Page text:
Fish Sauce

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Tompeters

Fish Sauce

I've just been introduced to Fish Sauce as used in Thai cookery....in my case it was suggested to add to savoury mince and was really delicious. Not in the least bit fishy or anythingy, come to that, just gave the dish a sparkle. One tablespoon in 1kg mince.

Can anyone suggest other uses in traditional British and European dishes, other than Eastern cuisine?

Many thanks.

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Darkginger

Fish sauce

Try adding a few drops to scrambled eggs - you don't taste the fish sauce, but it enhances the eggs.I

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Tompeters

Fish Sauce

Thanks, DG, I can imagine that and will try next time. Now we have three hens we are getting a bit of a glut with just the two of us!

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Honey

Fish Sauce

This is going to sound really a bit odd, but it seems to work for us. I put a dash of fish sauce in my Cod and Prawn curry. That really is mixing the cuisine. I know that's not British... but by all accounts it's been adopted here. I'm still amazed when I hear that curry is our favourite takeaway now. I do like curry, but you can't beat British Fish and Chips. Having said that... the Chinese chips are usually so much better than ours (less soggy). Sorry, I'm waffling.

H x

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Tompeters

Fish Sauce

Thanks Honey,sounds good. The kids (and us!) like egg 'n salad cream sarnies......maybe a tsp added?

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Yummy

Fish Sauce

I'm a bit surprised you are surprised TP, after all you might add Anchovies to Mince and Lamb dishes....just the same really, As for eggs, not sure about that personally, never like eggs from hens that have been fed on fishy stuff .

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Tompeters

Fish Sauce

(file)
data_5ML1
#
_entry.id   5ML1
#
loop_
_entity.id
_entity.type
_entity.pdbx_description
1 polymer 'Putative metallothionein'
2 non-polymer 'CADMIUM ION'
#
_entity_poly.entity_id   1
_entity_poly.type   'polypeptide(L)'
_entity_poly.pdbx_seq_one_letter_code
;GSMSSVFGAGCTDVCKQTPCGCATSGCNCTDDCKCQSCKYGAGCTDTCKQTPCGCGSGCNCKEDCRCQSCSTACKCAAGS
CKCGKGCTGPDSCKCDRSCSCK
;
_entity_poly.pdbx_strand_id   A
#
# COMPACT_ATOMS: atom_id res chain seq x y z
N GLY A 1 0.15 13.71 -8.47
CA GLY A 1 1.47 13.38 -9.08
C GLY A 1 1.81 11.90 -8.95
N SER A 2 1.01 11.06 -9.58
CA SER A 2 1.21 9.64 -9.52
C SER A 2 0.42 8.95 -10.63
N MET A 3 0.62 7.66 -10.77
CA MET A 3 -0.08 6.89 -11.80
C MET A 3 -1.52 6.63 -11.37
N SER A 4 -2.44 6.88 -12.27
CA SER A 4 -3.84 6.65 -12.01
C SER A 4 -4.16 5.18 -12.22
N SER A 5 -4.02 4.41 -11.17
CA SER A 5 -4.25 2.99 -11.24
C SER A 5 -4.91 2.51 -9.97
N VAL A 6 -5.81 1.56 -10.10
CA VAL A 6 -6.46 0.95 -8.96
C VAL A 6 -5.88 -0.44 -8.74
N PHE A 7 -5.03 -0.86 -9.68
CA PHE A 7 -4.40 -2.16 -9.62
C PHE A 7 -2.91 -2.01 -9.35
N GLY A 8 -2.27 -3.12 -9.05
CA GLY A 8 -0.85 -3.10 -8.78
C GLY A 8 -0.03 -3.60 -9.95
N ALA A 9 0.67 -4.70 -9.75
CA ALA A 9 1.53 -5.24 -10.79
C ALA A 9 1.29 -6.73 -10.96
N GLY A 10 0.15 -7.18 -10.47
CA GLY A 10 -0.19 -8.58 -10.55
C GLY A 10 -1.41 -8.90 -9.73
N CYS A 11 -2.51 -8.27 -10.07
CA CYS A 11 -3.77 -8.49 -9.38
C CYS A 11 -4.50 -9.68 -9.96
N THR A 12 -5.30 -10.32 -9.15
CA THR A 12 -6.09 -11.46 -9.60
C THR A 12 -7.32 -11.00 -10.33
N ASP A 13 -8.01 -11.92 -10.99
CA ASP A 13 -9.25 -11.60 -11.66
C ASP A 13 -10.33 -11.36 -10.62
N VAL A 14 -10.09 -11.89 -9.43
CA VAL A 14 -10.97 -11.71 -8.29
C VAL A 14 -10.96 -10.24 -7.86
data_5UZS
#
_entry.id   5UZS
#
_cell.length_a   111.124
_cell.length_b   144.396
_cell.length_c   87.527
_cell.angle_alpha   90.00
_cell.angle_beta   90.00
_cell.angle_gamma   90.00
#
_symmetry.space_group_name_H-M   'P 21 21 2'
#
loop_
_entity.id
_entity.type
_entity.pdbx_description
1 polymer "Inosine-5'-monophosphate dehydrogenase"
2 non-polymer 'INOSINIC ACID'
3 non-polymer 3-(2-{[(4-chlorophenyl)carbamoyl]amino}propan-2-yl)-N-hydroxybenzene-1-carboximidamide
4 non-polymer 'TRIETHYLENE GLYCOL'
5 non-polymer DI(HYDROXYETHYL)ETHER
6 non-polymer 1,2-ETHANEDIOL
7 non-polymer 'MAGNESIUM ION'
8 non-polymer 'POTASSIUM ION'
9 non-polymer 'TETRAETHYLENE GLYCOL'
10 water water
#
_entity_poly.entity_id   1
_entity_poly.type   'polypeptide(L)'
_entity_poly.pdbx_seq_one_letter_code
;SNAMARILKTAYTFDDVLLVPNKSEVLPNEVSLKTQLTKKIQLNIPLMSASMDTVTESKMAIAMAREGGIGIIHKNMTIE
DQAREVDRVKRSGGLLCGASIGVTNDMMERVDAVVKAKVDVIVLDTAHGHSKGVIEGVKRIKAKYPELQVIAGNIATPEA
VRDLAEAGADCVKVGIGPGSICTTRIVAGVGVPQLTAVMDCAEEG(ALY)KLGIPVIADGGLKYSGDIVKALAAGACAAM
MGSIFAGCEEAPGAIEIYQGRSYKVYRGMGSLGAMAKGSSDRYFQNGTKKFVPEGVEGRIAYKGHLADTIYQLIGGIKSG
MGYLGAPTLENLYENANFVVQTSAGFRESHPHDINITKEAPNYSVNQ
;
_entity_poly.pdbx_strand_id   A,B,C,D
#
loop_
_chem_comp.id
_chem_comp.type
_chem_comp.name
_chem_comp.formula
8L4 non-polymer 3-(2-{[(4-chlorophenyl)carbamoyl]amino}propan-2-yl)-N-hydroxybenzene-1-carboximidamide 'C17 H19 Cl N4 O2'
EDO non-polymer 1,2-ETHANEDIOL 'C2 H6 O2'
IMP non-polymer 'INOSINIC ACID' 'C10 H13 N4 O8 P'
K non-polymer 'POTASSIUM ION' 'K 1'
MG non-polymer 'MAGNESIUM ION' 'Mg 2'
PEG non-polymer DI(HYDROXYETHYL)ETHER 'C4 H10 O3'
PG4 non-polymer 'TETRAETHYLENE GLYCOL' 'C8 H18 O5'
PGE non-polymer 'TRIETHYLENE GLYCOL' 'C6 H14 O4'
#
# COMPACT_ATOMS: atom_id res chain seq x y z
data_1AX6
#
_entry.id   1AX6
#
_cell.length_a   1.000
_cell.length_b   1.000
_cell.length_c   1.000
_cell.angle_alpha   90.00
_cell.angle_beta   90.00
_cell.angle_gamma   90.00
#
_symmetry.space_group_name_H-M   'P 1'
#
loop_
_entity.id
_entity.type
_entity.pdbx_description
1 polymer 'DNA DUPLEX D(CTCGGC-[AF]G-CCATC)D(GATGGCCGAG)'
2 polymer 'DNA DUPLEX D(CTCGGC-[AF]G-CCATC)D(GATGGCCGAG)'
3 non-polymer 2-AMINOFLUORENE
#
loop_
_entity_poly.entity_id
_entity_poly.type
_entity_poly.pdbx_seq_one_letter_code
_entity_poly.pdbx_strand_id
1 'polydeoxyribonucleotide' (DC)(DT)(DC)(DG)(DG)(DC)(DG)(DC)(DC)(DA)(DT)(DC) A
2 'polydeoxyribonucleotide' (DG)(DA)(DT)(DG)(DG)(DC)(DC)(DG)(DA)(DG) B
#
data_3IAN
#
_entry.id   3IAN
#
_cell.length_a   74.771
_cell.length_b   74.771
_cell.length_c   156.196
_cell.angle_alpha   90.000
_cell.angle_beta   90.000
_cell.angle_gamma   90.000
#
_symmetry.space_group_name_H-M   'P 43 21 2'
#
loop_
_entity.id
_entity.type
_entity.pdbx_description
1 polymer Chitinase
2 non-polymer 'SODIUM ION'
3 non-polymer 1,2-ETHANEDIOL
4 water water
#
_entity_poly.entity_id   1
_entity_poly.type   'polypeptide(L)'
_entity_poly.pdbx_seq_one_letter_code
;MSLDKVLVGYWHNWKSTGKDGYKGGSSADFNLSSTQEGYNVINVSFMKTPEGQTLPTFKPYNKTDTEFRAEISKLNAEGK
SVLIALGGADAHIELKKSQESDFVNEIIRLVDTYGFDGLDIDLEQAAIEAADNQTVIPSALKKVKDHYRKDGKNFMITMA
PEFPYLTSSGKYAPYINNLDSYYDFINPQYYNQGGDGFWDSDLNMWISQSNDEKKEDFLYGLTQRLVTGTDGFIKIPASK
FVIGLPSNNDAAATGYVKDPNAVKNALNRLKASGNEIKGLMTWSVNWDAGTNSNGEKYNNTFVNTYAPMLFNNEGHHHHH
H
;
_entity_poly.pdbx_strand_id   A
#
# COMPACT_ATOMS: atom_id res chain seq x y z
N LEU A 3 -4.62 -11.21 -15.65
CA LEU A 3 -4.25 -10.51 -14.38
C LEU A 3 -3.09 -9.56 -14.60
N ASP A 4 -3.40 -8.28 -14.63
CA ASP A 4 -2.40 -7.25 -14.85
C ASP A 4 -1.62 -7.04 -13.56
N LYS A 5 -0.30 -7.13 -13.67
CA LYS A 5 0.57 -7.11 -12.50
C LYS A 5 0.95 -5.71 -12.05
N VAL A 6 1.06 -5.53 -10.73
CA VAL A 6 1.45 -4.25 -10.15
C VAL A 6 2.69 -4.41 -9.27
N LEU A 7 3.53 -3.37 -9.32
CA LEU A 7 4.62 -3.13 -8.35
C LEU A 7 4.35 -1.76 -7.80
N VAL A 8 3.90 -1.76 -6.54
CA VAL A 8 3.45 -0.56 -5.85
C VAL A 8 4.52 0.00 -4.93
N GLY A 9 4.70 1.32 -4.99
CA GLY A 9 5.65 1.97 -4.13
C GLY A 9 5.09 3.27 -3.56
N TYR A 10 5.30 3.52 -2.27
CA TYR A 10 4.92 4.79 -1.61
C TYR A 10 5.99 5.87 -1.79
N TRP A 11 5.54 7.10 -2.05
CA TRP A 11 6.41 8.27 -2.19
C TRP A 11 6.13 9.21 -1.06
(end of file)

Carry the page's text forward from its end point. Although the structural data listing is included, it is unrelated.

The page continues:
Not really, Yummy. I have always added a good dash of L&P but Fish Sauce was new to me. It seems it's made from anchovies but is a very different thing to L&P. The Fish Sauce is a source of umami, as is glutamate. I've been adding one tbs Fish Sauce and a good tsp of Aromat (essentially salt and MSG) to one kg of meat, which seems to be good for our tastes, and our grandchildrens'. From the wiki:

Umami has a mild but lasting aftertaste difficult to describe. It induces salivation and a sensation of furriness on the tongue, stimulating the throat, the roof and the back of the mouth.[19][20] By itself, umami is not palatable, but it makes a great variety of foods pleasant especially in the presence of a matching aroma.[21] But like other basic tastes, with the exception of sucrose, umami is pleasant only within a relatively narrow concentration range.[19] The optimum umami taste depends also on the amount of salt, and at the same time, low-salt foods can maintain a satisfactory taste with the appropriate amount of umami.[22] In fact, Roininen et al. showed that ratings on pleasantness, taste intensity and ideal saltiness of low-salt soups were greater when the soup contained umami, whereas low-salt soups without umami were less pleasant.[23] Some population groups, such as the elderly, may benefit from umami taste because their taste and smell sensitivity is impaired by age and medicine. The loss of taste and smell can contribute to poor nutrition, increasing their risk of disease.[24]

 
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